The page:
|AUTHOR: Alexandra Bracken |
PUBLISHER: Disney Hyperion
PUBLICATION DATE: December 18, 2012
GENRE: sci-fi, post-apocalypse
GIVE IT TO: fans of post-apocalypse hits like The Hunger Games, Unwind, Divergent
REVIEW: Easily among 2012's best! I read The Darkest Minds obsessively, reading almost all of its 496 pages in two sittings. Interesting characters and non-stop (heart-pounding!) action kept me turning pages as fast as possible. As a comparatively slow reader, I got annoyed with my reading speed at times; I just couldn't devour the words fast enough to keep up with the action!
Epic. Not since Shusterman's Unwind and Ness's The Knife of Never-Letting Go have I read such intense action. Parts of TDM even reminded me of Unwind--teens on the run, hunted by a government gone wild. As in Unwind, terrorist organizations work for change, but these organizations are also corrupt, power-hungry, and extremely violent. I love how the characters don't always know who to trust and sometimes have no choice but to trust the wrong people.
The teens-with-superpowers plot line reminds me of Grant's Gone series. Yes, I am comparing TDM with another of my favorite series! As in Gone, the teens in TDM have dangerous superpowers that they are still learning to control. I love the classifications of powers into color categories, and since we never meet any reds in TDM, I am dying to read the sequel to find out exactly what the reds are capable of. I also am interested to see if powers grow or change over time. The virus has not been eradicated, and survivors are still exposed to it.
Though I compare TDM with several similar reads, TDM stands on its own among these giants of current YA fiction. The characters and premise are unique. I've read all of the readalikes I compare this to (see readalikes below), and I do not believe TDM is too similar or recycles familiar plot lines. Though some story threads are similar, TDM is beautifully written and unique with a greatness all its own.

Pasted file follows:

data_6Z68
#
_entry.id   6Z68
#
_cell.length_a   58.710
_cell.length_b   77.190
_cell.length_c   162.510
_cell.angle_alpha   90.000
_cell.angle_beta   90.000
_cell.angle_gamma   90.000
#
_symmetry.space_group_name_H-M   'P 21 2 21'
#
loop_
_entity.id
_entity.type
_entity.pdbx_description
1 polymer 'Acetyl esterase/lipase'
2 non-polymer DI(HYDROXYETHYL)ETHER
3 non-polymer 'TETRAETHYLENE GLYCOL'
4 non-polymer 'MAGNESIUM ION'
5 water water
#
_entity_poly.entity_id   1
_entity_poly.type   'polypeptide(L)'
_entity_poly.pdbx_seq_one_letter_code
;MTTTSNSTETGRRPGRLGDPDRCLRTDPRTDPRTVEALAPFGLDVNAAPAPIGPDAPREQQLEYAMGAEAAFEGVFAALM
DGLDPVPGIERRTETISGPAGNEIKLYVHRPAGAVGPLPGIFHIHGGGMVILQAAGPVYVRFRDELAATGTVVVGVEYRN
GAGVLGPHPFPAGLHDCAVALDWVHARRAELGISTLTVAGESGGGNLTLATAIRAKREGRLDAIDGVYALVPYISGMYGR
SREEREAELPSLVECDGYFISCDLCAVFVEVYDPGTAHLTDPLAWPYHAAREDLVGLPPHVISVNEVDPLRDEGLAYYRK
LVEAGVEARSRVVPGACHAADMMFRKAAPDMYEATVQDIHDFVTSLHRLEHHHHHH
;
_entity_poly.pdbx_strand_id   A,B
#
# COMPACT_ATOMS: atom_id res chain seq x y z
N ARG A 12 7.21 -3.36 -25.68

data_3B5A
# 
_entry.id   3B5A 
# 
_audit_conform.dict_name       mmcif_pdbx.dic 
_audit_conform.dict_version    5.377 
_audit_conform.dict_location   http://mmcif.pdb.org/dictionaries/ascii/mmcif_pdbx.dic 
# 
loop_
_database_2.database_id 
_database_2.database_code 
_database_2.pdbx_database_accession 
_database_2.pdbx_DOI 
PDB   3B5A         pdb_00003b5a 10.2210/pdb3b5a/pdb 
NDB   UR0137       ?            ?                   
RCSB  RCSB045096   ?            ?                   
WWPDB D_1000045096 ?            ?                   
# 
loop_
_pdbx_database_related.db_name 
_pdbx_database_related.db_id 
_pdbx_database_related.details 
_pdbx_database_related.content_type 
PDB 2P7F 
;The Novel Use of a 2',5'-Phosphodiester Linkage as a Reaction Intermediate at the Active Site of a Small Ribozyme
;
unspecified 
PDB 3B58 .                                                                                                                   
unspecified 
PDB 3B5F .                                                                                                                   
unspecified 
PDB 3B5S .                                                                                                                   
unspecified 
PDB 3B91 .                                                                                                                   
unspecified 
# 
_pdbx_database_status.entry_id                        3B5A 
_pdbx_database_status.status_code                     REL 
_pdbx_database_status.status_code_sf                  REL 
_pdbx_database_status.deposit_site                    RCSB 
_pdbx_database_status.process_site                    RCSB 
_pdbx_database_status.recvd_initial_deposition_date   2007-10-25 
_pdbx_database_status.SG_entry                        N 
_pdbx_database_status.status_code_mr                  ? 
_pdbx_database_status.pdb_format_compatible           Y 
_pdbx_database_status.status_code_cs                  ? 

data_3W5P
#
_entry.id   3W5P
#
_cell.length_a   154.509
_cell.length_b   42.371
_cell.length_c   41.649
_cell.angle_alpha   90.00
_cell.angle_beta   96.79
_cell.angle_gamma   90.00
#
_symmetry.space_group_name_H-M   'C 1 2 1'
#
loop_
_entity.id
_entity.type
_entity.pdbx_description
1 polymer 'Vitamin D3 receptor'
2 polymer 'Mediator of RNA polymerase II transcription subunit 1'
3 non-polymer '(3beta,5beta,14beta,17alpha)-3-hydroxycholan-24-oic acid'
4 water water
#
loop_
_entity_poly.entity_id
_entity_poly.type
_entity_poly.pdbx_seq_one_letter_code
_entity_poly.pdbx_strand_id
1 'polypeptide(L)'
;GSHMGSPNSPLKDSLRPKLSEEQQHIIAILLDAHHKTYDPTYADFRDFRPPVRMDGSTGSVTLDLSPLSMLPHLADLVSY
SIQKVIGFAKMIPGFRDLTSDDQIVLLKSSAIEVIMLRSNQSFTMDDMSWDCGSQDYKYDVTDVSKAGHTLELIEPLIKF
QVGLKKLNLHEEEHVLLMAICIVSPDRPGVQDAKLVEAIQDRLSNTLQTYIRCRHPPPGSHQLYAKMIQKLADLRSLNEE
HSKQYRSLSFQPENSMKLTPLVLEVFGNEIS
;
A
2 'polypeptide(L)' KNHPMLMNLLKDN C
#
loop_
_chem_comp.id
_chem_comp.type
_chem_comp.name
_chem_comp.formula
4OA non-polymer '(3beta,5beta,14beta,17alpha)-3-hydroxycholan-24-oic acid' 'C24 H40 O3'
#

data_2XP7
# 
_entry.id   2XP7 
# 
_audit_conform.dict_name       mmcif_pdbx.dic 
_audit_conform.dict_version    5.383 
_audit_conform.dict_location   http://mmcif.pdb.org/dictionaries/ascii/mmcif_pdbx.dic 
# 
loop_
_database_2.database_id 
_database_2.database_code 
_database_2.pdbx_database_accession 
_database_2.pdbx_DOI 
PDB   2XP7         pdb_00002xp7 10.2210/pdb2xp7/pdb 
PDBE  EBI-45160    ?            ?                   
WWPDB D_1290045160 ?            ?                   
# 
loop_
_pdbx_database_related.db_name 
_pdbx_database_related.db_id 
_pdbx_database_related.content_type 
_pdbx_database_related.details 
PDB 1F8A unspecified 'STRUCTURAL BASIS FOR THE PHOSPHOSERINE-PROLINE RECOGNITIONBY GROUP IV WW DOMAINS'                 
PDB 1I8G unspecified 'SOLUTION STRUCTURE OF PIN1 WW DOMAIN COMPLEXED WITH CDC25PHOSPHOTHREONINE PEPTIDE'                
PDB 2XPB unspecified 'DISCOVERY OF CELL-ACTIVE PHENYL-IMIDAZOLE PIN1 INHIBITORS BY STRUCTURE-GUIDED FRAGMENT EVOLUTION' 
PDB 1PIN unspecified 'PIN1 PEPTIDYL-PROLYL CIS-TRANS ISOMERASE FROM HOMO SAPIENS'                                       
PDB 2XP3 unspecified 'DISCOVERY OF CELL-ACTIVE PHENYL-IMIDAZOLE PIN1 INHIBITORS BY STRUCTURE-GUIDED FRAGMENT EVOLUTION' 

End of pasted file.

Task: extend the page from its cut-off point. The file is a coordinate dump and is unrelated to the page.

The romance is beautiful and sweet and sad and really works for the story. As much as I love Liam, I don't think he will be Ruby's only love interest in this series.
And the ending! All I can say is WOW. The last 50 pages were one of those times my mind could not consume the words fast enough. Gut-wrenching and just...sigh. I won't be surprised when the movie rights are sold. Bring on the sequel!!!
THE BOTTOM LINE: One of the year's best. Read it. Now.
STATUS IN MY LIBRARY: Despite language, sexual content, and violence, I am getting The Darkest Minds for my middle school library. I know demand will be high enough to warrant the purchase of multiple copies. My school has a huge market of potential readers for this book, and I don't think the content is any worse than any of the readalikes listed below (all of which have been HUGE hits with my students).
Librarians unsure about purchasing The Darkest Minds should look at the readalike list below. If you have some or all of these books, TDM will fit in just fine in your library.
READALIKES: Unwind (Shusterman), The Knife of Never-Letting Go (Ness), Gone series (Grant), The Hunger Games (Collins), Blood Red Road (Young), Divergent (Roth)
- Overall: 5/5
- Creativity: 5/5
- Engrossing: 5/5
- Writing: 5/5
- Appeal to teens: 5/5
- Appropriate length to tell the story: 5/5
- Language: medium; pretty mild until one curse-laden tirade near the end. It only lasts a few paragraphs and is totally appropriate for the scene and character, but it holds nothing back. Includes 3-4 F-bombs and sh**.
- Sexuality: medium; some references to guards rubbing against young female prisoners; a few intense kisses; one rape? scene (not sure what happened there; not explicitly described and victim is confused)
- Violence: medium-high; a guard puts a gun into her own mouth and shoots (gory); fighting with injuries and death; lots of gun violence
- Drugs/Alcohol: none
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